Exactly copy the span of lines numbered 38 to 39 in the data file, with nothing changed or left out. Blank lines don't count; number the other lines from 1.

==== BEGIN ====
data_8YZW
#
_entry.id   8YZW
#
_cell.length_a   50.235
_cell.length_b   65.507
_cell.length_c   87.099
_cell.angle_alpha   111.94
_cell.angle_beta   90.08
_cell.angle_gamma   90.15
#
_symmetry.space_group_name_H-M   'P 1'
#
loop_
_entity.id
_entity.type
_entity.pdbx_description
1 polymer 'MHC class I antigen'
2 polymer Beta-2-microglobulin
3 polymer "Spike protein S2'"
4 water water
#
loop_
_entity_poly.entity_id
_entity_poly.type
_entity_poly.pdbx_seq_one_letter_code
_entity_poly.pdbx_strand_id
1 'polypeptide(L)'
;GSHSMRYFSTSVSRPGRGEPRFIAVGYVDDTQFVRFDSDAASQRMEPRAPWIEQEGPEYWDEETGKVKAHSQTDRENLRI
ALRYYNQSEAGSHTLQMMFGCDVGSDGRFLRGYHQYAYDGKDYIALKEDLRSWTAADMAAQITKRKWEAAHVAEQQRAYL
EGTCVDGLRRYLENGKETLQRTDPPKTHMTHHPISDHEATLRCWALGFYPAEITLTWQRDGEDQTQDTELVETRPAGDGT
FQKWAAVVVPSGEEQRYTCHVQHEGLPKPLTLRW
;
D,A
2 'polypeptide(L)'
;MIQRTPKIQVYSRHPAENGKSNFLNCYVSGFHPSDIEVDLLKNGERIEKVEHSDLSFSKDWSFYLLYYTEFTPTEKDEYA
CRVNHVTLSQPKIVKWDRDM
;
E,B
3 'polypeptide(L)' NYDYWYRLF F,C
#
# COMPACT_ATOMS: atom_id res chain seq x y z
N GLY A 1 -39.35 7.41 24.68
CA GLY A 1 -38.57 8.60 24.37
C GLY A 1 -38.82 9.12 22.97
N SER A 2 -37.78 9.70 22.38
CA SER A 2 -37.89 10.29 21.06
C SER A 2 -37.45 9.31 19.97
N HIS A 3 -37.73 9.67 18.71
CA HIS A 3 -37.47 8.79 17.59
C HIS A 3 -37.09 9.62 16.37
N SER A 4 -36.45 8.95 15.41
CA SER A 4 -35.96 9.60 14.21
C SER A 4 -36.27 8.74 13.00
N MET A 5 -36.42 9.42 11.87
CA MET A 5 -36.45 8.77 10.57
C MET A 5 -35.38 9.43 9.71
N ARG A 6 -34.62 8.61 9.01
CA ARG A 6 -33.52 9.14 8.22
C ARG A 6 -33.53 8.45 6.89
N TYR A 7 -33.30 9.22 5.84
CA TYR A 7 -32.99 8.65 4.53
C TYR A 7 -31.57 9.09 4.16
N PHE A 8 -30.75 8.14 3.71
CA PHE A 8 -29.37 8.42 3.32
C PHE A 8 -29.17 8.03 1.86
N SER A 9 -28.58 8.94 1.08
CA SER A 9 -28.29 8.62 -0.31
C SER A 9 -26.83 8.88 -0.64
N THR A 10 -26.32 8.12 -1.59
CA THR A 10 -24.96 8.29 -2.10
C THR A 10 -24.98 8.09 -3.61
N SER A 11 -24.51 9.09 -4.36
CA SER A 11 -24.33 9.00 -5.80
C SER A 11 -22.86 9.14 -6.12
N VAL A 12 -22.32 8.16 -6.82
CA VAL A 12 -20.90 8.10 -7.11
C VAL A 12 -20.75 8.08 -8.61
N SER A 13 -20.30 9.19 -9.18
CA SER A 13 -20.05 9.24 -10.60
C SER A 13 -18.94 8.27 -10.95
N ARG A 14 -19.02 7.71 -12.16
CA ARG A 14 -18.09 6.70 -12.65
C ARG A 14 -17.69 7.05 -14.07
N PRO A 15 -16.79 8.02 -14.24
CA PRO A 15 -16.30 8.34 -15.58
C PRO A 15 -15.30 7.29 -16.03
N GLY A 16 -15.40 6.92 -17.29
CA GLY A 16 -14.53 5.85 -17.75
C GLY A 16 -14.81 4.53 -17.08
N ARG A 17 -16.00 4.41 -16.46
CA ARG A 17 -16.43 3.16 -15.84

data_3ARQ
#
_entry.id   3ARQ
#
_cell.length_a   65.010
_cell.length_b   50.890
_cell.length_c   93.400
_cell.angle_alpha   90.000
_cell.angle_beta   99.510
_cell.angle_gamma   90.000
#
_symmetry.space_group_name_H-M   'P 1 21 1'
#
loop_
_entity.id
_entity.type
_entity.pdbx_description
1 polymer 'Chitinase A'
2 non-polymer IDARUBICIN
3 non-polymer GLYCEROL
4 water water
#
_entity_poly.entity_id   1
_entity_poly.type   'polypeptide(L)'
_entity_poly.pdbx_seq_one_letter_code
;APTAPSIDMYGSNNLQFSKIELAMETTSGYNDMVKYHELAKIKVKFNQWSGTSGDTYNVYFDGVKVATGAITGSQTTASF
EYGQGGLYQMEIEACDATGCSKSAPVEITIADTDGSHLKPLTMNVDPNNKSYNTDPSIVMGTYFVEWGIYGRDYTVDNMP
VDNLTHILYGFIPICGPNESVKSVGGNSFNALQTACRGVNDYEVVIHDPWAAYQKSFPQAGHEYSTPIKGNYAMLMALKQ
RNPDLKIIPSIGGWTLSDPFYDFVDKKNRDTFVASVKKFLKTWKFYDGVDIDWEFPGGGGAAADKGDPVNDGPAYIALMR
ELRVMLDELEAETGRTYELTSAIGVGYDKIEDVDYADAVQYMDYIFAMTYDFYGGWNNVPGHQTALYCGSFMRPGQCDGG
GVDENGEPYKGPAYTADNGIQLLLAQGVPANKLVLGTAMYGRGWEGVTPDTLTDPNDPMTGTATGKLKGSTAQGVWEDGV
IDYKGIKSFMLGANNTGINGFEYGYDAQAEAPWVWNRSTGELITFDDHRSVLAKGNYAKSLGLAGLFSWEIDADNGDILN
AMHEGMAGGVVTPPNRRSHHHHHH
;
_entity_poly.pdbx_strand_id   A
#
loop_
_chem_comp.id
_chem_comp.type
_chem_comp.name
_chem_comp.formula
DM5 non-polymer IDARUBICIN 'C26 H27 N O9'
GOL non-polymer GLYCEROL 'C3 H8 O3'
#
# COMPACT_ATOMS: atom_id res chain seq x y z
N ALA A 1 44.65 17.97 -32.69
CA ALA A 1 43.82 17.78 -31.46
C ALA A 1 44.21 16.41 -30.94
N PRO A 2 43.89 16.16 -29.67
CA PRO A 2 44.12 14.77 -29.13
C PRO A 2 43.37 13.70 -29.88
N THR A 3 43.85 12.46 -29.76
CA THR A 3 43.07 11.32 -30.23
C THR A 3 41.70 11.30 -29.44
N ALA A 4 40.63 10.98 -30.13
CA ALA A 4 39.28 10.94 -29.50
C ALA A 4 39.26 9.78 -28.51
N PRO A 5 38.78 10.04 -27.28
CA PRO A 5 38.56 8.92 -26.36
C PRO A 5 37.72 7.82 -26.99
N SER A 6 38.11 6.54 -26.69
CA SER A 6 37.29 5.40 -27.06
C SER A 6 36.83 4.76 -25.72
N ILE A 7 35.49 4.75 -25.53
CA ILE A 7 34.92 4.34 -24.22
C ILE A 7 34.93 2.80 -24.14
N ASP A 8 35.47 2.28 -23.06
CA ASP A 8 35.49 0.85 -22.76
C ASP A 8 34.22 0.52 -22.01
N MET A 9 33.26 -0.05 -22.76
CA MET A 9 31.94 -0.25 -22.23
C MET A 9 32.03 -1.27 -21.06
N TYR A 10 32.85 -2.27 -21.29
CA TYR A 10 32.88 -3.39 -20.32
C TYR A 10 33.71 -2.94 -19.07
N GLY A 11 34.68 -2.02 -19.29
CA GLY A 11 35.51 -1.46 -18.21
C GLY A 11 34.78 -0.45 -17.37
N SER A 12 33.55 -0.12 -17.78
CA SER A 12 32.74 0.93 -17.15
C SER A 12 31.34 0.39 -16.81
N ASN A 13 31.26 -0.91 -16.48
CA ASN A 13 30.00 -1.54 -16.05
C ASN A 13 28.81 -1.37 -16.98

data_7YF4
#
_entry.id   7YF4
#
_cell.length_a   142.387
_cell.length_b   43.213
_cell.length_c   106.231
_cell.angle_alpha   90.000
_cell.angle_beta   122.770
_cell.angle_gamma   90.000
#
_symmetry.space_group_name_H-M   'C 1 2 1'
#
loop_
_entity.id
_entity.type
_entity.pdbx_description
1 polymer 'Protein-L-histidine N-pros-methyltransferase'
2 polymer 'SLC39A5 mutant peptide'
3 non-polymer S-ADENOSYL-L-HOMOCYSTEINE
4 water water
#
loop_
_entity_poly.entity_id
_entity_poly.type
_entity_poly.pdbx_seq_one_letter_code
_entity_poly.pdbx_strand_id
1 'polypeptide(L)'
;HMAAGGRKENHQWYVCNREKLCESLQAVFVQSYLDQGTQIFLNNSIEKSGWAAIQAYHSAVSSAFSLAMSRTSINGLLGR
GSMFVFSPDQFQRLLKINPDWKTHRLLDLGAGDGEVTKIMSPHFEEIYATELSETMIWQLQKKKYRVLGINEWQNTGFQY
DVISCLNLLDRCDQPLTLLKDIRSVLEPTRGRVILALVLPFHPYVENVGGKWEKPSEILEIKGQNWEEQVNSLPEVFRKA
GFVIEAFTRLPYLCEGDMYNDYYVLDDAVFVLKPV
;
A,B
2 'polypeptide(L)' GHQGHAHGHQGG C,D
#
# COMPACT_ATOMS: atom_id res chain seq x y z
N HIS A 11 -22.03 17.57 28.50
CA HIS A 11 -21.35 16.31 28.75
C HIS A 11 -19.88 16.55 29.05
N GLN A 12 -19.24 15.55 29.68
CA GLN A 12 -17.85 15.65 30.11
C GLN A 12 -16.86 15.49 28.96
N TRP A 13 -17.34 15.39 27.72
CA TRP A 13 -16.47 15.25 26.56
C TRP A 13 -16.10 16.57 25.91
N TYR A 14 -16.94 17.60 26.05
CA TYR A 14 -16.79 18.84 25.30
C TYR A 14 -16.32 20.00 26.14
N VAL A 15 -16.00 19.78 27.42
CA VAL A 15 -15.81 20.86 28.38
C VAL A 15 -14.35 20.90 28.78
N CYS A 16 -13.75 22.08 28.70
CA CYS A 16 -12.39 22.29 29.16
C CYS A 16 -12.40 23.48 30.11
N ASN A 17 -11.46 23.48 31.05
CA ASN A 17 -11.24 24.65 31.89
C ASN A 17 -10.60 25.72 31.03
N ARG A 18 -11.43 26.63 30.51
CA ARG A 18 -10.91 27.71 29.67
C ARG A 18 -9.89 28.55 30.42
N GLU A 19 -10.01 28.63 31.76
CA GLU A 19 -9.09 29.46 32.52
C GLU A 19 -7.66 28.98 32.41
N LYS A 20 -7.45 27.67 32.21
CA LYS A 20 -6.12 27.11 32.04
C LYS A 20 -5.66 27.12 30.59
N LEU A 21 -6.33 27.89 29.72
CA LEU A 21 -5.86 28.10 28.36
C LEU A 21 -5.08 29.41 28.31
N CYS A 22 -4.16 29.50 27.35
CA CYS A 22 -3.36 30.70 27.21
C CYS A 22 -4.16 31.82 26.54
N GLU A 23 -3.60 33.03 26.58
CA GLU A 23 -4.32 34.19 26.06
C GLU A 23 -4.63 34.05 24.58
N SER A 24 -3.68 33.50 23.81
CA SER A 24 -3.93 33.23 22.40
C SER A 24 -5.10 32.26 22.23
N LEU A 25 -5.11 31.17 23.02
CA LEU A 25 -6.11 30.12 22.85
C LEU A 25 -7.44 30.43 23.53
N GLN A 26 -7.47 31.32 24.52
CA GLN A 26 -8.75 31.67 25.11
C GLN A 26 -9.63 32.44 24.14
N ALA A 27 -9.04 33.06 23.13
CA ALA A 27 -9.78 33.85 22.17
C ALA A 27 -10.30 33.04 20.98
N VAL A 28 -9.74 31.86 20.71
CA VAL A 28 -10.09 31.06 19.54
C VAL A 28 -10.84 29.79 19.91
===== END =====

;
E,B